Denmark ready for lower rates, interventions to defend peg amid Brexit fears: central bank

COPENHAGEN (Reuters) - Denmark is ready to cut interest rates further into negative territory and make unlimited interventions in the currency market if needed to defend the crown’s peg to the euro, the head of its central bank said on Wednesday.

The Danish central bank, also known as Danish Nationalbank, is seen in Copenhagen, January 22, 2015. REUTERS/Fabian Bimmer

Uncertainty over how Britain’s referendum on June 23 on whether to stay in the European Union will play out has prompted investors to buy Danish crowns, seen as a safe haven.

That has helped strengthen the currency to the upper end of the tight band to the euro the central bank has kept it within.

The central bank intervened in the currency market in May for the first time in three months, buying foreign reserves and selling its own currency, which helped ease pressure on the crown towards the end of the month.

The Nationalbank is ready for unlimited intervention and to let its reserve of foreign exchange “sky rocket”, central bank governor Lars Rohde told a press meeting on Wednesday.

He said the bank could also cut interest rates further, a stronger tool used less often than foreign exchange intervention to weaken the crown. In January the bank raised its certificate of deposit rate to minus 0.65 percent from minus 0.75 percent.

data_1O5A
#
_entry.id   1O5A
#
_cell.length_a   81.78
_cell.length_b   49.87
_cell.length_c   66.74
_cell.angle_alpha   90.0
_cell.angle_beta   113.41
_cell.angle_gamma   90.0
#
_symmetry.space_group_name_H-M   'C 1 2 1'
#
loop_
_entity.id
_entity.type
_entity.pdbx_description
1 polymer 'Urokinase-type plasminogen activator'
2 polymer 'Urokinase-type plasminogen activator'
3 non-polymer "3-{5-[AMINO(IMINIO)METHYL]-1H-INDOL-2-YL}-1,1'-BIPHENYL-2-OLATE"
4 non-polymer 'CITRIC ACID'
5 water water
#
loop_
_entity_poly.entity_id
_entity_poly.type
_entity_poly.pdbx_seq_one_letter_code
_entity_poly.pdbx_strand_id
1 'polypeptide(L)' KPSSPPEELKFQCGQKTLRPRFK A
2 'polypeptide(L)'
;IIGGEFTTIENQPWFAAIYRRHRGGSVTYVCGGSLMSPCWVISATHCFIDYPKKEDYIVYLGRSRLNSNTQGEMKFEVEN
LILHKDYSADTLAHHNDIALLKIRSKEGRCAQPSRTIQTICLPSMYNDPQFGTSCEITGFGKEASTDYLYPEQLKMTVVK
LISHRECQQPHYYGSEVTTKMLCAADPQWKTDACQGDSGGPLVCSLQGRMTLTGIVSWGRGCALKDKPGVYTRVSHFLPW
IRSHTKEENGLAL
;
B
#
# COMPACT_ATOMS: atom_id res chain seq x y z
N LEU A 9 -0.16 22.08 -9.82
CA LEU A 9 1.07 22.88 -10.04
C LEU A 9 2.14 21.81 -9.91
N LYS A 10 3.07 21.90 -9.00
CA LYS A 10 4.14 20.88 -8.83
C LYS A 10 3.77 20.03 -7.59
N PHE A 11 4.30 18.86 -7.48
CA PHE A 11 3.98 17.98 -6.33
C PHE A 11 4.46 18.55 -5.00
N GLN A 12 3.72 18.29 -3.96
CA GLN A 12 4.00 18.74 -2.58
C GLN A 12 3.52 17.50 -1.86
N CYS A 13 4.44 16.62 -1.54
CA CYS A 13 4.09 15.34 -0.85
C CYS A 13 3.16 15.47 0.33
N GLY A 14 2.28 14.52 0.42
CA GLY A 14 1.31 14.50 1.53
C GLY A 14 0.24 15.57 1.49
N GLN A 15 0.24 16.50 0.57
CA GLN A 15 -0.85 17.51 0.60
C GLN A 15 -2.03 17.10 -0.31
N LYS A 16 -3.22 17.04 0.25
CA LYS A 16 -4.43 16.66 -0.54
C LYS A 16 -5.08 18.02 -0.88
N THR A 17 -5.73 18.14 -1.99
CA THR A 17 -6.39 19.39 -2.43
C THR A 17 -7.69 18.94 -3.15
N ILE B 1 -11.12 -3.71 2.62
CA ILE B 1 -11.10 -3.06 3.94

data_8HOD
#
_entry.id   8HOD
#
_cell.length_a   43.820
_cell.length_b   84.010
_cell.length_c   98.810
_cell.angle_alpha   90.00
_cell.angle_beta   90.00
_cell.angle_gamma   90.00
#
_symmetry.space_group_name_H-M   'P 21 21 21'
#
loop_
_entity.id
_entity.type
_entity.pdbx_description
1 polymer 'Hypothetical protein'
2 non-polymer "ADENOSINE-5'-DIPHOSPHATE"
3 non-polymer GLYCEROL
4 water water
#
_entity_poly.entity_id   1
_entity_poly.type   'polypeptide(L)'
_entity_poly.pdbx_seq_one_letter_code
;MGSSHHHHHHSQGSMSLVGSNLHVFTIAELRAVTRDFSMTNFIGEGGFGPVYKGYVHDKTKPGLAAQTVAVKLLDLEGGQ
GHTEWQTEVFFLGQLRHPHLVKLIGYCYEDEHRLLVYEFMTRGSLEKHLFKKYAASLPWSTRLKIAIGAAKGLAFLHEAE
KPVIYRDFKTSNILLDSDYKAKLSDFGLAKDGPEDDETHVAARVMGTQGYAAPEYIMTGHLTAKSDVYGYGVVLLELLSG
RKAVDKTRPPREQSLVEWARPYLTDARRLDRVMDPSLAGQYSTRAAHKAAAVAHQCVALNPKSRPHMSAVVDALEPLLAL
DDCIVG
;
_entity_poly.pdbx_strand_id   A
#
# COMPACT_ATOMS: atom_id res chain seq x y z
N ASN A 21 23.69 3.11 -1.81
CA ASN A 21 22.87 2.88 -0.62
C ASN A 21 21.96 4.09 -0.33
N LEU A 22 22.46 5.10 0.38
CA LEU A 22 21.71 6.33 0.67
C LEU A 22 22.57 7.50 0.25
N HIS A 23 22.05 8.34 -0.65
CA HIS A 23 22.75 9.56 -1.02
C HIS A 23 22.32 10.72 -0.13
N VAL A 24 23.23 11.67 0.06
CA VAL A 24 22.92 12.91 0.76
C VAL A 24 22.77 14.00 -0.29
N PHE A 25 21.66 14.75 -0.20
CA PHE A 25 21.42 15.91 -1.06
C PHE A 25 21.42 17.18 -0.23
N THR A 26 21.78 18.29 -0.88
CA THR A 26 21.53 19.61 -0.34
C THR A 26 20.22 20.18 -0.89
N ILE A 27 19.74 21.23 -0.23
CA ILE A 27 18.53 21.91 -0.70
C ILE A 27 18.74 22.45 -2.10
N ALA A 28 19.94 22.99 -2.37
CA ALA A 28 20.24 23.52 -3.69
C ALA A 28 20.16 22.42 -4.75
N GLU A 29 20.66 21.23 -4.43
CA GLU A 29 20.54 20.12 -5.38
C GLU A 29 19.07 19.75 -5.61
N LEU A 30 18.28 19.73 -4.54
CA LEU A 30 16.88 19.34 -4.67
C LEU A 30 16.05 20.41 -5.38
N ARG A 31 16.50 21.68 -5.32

“We did not (reach) the lowest possible rate last year, so there is the possibility to go further into negative territory if needed,” Rohde said.

Last year, speculators poured money into the AAA-rated country’s currency, betting Denmark would drop the three-decade-old currency peg and let the crown rise, after the Swiss National Bank scrapped its cap on the franc against the euro.

At 1108 GMT, the crown was trading at 7.4357 per euro EURDKK=D3.

Under the ERM2 Exchange Rate Mechanism, the crown must stay within 2.25 percent of a rate of 7.46038 per euro. In reality the central bank has kept to a much tighter range of plus/minus 0.50 percent.

Additional reporting by Erik Matzen and Jacob Gronholt-Pedersen,; editing by John Stonestreet